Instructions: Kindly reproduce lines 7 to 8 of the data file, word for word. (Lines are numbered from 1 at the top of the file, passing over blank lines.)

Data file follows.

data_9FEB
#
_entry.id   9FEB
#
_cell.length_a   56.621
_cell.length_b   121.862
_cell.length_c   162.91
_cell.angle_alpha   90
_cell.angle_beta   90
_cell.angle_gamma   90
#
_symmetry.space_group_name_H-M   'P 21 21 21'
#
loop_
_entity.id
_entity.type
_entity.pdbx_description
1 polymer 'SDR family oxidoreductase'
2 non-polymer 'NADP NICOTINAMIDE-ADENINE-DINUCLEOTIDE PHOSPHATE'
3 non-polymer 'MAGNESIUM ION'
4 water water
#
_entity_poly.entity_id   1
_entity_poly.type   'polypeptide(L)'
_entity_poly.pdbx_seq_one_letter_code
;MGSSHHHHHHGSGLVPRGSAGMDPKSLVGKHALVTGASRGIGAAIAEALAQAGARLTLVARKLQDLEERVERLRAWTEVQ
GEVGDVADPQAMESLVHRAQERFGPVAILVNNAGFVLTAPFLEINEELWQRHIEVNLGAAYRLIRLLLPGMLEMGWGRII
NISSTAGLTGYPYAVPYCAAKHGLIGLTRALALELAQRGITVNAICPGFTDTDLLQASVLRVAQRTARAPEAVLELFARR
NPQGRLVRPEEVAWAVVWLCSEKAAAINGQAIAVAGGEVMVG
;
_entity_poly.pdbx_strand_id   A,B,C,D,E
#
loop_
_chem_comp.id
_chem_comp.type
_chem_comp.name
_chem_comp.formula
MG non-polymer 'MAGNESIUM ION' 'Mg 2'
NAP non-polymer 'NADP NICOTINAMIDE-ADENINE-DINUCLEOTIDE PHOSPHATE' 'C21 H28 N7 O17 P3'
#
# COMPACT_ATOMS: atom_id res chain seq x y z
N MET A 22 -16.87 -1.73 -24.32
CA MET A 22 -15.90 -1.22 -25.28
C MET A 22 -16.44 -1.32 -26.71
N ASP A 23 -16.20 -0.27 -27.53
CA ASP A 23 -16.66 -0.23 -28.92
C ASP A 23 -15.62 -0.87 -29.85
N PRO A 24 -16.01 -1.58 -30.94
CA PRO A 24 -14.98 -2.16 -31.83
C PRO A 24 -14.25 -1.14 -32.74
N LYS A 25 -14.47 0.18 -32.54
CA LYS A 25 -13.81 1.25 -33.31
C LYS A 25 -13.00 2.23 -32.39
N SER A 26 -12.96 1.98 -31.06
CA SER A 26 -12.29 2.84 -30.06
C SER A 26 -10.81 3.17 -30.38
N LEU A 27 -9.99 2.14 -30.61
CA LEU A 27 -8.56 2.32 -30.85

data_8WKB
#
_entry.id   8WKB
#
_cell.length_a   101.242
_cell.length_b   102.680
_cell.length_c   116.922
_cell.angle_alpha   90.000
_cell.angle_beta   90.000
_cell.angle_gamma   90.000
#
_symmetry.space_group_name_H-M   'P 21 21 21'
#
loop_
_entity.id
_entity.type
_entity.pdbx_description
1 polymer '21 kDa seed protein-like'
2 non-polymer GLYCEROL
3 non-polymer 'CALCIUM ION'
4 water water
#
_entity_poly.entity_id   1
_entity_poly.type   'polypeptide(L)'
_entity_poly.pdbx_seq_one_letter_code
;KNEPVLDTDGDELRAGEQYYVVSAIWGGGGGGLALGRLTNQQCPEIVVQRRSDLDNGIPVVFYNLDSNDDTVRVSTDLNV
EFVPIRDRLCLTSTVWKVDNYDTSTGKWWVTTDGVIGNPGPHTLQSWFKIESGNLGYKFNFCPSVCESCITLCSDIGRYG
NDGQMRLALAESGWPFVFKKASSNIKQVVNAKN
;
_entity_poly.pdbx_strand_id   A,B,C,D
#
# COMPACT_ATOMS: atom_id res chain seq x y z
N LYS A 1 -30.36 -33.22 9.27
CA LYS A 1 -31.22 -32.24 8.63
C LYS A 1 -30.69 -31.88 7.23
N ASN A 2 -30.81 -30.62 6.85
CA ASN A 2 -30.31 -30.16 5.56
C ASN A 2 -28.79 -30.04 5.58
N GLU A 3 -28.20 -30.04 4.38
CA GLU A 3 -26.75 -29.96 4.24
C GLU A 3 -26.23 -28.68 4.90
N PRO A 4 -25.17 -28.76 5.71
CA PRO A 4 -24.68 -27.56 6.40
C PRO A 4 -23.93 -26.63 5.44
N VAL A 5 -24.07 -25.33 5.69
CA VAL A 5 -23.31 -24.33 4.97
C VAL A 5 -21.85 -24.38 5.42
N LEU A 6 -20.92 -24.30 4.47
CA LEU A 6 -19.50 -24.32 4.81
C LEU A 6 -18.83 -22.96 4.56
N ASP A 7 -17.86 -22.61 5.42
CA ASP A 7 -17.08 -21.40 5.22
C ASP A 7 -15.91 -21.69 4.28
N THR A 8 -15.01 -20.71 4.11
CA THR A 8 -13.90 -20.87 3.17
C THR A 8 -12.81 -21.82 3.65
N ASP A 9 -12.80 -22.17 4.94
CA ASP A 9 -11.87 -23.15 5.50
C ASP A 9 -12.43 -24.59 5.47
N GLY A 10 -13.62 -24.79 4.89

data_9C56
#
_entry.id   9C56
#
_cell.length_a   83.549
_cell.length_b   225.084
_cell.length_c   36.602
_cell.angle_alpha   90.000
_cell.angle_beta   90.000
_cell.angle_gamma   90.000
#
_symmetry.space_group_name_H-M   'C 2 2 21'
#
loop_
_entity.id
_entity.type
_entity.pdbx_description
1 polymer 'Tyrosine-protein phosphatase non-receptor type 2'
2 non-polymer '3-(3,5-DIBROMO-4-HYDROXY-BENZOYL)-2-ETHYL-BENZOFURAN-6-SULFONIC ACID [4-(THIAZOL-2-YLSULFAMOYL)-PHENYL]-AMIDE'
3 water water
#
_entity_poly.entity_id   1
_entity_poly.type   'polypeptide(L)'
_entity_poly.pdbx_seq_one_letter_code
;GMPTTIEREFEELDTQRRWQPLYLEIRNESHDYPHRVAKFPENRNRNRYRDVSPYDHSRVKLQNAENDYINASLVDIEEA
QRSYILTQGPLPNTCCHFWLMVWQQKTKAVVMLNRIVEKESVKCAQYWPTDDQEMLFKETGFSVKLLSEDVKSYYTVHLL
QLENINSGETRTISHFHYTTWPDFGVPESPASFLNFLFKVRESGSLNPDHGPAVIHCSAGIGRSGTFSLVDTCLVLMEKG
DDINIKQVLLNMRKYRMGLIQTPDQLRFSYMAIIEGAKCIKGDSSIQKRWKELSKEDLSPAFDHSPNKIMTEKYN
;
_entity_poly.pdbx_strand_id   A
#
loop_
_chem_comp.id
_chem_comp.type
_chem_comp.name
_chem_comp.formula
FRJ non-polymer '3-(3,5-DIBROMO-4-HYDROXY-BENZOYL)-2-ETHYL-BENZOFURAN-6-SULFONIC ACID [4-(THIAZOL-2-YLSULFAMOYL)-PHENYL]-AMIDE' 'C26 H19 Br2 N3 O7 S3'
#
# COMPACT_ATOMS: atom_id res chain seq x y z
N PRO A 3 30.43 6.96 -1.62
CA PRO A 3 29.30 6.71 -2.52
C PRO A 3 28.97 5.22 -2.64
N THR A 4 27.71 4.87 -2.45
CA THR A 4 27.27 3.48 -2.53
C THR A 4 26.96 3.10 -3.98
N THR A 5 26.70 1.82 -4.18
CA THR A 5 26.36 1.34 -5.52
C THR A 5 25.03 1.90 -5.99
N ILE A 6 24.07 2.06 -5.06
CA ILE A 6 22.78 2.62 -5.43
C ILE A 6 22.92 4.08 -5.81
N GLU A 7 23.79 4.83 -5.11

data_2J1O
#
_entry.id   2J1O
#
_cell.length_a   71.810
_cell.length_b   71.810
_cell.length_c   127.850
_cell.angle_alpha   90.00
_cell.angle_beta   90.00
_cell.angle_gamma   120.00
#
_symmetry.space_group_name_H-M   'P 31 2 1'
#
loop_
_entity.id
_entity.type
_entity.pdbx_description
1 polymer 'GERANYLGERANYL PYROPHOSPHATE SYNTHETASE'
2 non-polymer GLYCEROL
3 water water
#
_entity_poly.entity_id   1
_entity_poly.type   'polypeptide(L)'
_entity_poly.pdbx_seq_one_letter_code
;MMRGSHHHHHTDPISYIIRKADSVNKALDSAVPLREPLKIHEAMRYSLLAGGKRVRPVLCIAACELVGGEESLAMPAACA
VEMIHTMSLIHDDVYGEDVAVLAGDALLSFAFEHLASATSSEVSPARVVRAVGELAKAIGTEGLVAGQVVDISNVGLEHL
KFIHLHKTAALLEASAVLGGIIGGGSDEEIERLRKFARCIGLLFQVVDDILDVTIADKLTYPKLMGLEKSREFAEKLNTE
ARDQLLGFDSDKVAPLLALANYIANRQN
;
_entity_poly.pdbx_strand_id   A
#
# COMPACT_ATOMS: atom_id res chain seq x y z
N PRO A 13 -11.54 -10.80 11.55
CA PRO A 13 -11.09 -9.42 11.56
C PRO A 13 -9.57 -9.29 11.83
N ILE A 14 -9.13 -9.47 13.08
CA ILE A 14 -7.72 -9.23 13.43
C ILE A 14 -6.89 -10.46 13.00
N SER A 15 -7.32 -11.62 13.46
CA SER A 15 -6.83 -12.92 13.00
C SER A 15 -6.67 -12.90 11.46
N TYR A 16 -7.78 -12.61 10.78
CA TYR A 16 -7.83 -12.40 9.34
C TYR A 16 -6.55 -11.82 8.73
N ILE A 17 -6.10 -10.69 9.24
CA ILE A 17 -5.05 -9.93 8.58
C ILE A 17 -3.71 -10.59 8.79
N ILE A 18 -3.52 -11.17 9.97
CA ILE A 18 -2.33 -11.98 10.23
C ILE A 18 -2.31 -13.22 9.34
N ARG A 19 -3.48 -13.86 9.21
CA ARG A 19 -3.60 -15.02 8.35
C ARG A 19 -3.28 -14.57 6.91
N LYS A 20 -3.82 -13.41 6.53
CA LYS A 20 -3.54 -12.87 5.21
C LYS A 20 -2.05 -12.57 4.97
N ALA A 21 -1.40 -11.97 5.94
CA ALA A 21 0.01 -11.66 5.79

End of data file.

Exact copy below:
_cell.length_c   162.91
_cell.angle_alpha   90